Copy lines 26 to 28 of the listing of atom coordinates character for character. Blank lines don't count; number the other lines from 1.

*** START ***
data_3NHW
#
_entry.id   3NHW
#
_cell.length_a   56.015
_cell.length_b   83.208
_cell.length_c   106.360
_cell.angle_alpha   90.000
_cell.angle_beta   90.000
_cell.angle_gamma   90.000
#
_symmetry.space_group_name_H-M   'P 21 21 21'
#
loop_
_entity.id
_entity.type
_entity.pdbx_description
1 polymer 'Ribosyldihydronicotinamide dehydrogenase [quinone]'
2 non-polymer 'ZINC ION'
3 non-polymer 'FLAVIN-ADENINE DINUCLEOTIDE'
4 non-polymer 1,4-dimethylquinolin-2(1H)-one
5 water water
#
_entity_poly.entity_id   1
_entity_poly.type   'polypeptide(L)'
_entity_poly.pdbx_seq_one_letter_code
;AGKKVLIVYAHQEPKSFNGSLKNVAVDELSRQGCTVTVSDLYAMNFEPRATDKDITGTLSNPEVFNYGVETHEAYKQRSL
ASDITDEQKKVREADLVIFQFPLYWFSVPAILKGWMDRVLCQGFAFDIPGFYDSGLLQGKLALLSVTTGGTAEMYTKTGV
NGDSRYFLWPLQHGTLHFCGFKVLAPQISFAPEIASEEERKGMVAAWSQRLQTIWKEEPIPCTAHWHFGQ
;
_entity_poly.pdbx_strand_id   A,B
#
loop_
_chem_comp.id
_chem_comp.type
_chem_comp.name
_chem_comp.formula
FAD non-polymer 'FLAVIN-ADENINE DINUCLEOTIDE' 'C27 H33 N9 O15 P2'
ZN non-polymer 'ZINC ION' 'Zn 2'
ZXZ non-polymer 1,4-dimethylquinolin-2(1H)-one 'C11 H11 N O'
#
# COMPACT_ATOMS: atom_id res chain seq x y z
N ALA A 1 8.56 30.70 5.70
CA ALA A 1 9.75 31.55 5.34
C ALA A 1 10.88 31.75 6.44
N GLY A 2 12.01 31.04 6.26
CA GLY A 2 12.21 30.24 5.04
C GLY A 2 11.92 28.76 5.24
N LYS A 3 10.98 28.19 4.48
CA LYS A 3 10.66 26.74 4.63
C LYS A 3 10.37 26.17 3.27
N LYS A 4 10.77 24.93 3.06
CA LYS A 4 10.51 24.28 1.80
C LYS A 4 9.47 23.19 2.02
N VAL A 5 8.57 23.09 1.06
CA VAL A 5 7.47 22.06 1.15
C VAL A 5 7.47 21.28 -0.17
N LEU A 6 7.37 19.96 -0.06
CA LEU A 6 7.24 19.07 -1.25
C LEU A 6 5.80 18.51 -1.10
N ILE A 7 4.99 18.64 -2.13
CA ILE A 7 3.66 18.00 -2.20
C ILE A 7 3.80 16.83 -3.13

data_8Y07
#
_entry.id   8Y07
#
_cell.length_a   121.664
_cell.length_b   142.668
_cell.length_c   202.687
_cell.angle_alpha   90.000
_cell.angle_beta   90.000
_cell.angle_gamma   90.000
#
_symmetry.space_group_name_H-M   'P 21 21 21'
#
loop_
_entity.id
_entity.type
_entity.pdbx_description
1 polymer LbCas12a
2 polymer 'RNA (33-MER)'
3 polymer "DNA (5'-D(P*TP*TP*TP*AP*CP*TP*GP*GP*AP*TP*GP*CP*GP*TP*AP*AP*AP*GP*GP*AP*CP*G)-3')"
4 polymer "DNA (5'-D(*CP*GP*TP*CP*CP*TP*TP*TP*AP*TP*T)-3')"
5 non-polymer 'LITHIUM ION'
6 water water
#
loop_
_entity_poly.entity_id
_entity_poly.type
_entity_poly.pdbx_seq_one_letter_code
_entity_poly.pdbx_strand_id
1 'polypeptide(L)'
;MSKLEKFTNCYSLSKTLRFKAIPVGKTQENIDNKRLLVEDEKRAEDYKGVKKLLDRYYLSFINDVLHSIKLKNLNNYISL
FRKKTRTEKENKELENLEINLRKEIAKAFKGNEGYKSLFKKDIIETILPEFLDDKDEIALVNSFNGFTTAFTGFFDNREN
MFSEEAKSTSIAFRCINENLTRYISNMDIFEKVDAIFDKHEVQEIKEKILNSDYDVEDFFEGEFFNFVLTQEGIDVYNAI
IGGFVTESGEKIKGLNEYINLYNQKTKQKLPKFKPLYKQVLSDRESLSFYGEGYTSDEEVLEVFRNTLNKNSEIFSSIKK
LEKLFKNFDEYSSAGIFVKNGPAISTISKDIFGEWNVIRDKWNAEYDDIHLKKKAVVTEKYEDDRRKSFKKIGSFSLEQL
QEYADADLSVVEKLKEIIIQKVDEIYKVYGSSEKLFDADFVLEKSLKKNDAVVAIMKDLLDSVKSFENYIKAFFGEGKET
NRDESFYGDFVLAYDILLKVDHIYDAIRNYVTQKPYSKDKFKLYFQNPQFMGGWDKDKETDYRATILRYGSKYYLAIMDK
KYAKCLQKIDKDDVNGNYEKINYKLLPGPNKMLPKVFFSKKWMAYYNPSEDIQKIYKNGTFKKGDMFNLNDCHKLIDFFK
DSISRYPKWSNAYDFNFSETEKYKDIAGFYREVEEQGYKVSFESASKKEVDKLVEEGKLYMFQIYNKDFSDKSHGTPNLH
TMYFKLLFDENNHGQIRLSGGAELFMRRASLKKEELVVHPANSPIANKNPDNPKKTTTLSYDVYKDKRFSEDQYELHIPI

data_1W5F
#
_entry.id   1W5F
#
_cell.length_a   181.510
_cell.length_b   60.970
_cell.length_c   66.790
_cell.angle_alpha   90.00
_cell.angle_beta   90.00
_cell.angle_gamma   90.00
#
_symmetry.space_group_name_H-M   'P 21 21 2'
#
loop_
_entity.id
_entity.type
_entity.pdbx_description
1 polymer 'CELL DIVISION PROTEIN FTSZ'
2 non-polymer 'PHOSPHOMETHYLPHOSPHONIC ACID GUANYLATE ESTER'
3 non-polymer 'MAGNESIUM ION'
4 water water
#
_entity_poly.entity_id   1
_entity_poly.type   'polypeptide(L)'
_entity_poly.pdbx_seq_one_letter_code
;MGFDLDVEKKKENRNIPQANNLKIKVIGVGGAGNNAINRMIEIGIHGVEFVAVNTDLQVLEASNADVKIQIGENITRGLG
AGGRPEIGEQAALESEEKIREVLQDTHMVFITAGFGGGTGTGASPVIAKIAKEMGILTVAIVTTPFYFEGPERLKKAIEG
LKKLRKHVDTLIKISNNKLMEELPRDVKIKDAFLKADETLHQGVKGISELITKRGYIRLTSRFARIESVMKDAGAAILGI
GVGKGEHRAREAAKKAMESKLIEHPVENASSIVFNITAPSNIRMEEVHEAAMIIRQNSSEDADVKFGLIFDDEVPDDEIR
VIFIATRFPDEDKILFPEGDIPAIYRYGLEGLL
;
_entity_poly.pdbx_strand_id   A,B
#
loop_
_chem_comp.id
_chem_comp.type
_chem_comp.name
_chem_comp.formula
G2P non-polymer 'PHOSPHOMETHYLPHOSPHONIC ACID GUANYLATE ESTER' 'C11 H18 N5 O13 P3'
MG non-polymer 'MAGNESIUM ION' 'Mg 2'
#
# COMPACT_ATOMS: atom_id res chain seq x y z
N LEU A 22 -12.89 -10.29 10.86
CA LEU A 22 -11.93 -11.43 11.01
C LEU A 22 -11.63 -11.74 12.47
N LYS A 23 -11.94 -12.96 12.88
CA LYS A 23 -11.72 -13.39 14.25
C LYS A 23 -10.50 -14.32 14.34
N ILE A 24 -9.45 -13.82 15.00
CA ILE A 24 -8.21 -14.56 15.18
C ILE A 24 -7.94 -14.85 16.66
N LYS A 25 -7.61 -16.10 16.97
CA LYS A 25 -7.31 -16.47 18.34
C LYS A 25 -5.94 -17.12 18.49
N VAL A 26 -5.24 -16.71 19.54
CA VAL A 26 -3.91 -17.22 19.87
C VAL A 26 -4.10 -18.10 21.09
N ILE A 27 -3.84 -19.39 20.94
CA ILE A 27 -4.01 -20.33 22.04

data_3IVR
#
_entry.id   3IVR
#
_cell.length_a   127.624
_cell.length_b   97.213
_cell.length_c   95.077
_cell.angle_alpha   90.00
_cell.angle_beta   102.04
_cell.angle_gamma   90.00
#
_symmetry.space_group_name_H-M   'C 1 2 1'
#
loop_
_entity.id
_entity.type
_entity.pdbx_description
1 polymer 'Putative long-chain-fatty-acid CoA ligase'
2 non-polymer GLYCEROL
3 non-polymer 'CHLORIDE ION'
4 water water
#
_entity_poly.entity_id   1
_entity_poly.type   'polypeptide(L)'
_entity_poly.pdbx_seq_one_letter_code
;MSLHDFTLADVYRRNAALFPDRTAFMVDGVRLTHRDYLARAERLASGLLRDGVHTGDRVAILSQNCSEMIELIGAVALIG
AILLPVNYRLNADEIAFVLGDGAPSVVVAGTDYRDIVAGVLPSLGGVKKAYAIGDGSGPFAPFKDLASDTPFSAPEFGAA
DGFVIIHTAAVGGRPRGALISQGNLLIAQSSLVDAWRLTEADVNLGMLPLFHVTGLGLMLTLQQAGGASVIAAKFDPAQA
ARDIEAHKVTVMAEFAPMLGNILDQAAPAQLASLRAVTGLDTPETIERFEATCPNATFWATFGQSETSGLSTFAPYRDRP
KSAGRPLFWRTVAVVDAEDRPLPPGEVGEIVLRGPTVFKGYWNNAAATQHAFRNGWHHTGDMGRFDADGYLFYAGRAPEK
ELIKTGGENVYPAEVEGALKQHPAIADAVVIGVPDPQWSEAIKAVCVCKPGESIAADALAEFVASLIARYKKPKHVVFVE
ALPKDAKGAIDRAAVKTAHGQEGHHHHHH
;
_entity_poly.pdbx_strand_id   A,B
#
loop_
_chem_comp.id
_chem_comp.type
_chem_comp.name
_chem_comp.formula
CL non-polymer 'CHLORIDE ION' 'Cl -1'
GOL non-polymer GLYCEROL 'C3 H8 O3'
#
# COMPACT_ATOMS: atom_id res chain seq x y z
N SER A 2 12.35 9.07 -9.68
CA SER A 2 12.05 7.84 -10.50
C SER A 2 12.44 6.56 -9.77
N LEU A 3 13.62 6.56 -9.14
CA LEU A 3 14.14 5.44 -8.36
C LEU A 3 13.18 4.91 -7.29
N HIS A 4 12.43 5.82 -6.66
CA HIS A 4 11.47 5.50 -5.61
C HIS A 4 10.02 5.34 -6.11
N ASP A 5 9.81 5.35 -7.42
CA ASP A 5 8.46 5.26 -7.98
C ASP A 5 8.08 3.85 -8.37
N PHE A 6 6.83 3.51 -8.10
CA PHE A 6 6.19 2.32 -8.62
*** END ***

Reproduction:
_entity_poly.pdbx_seq_one_letter_code
;AGKKVLIVYAHQEPKSFNGSLKNVAVDELSRQGCTVTVSDLYAMNFEPRATDKDITGTLSNPEVFNYGVETHEAYKQRSL
ASDITDEQKKVREADLVIFQFPLYWFSVPAILKGWMDRVLCQGFAFDIPGFYDSGLLQGKLALLSVTTGGTAEMYTKTGV